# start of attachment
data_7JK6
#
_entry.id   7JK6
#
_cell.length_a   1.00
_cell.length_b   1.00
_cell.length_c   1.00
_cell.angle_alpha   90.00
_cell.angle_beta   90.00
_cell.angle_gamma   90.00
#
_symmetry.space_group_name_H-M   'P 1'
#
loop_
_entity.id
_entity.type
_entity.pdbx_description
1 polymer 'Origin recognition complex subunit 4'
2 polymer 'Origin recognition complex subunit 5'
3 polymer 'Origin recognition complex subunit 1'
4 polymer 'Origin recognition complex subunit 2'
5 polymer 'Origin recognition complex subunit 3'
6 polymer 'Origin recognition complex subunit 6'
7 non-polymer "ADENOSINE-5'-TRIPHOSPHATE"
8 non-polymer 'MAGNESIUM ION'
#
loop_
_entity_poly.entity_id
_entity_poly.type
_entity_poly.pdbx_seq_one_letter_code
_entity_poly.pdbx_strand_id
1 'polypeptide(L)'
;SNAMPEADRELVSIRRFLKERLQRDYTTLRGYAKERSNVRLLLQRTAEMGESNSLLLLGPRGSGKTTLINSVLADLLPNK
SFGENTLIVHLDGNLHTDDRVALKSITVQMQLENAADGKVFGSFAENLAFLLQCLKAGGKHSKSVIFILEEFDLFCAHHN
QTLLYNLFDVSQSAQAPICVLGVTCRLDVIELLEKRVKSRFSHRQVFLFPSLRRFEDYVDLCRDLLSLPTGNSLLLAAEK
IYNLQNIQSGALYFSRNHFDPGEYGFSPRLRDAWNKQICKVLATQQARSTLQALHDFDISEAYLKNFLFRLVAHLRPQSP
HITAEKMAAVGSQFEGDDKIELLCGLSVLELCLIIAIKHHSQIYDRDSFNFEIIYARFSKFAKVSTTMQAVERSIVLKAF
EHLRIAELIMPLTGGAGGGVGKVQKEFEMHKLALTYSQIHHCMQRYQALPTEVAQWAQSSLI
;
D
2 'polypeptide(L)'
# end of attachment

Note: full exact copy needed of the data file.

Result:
data_7JK6
#
_entry.id   7JK6
#
_cell.length_a   1.00
_cell.length_b   1.00
_cell.length_c   1.00
_cell.angle_alpha   90.00
_cell.angle_beta   90.00
_cell.angle_gamma   90.00
#
_symmetry.space_group_name_H-M   'P 1'
#
loop_
_entity.id
_entity.type
_entity.pdbx_description
1 polymer 'Origin recognition complex subunit 4'
2 polymer 'Origin recognition complex subunit 5'
3 polymer 'Origin recognition complex subunit 1'
4 polymer 'Origin recognition complex subunit 2'
5 polymer 'Origin recognition complex subunit 3'
6 polymer 'Origin recognition complex subunit 6'
7 non-polymer "ADENOSINE-5'-TRIPHOSPHATE"
8 non-polymer 'MAGNESIUM ION'
#
loop_
_entity_poly.entity_id
_entity_poly.type
_entity_poly.pdbx_seq_one_letter_code
_entity_poly.pdbx_strand_id
1 'polypeptide(L)'
;SNAMPEADRELVSIRRFLKERLQRDYTTLRGYAKERSNVRLLLQRTAEMGESNSLLLLGPRGSGKTTLINSVLADLLPNK
SFGENTLIVHLDGNLHTDDRVALKSITVQMQLENAADGKVFGSFAENLAFLLQCLKAGGKHSKSVIFILEEFDLFCAHHN
QTLLYNLFDVSQSAQAPICVLGVTCRLDVIELLEKRVKSRFSHRQVFLFPSLRRFEDYVDLCRDLLSLPTGNSLLLAAEK
IYNLQNIQSGALYFSRNHFDPGEYGFSPRLRDAWNKQICKVLATQQARSTLQALHDFDISEAYLKNFLFRLVAHLRPQSP
HITAEKMAAVGSQFEGDDKIELLCGLSVLELCLIIAIKHHSQIYDRDSFNFEIIYARFSKFAKVSTTMQAVERSIVLKAF
EHLRIAELIMPLTGGAGGGVGKVQKEFEMHKLALTYSQIHHCMQRYQALPTEVAQWAQSSLI
;
D
2 'polypeptide(L)'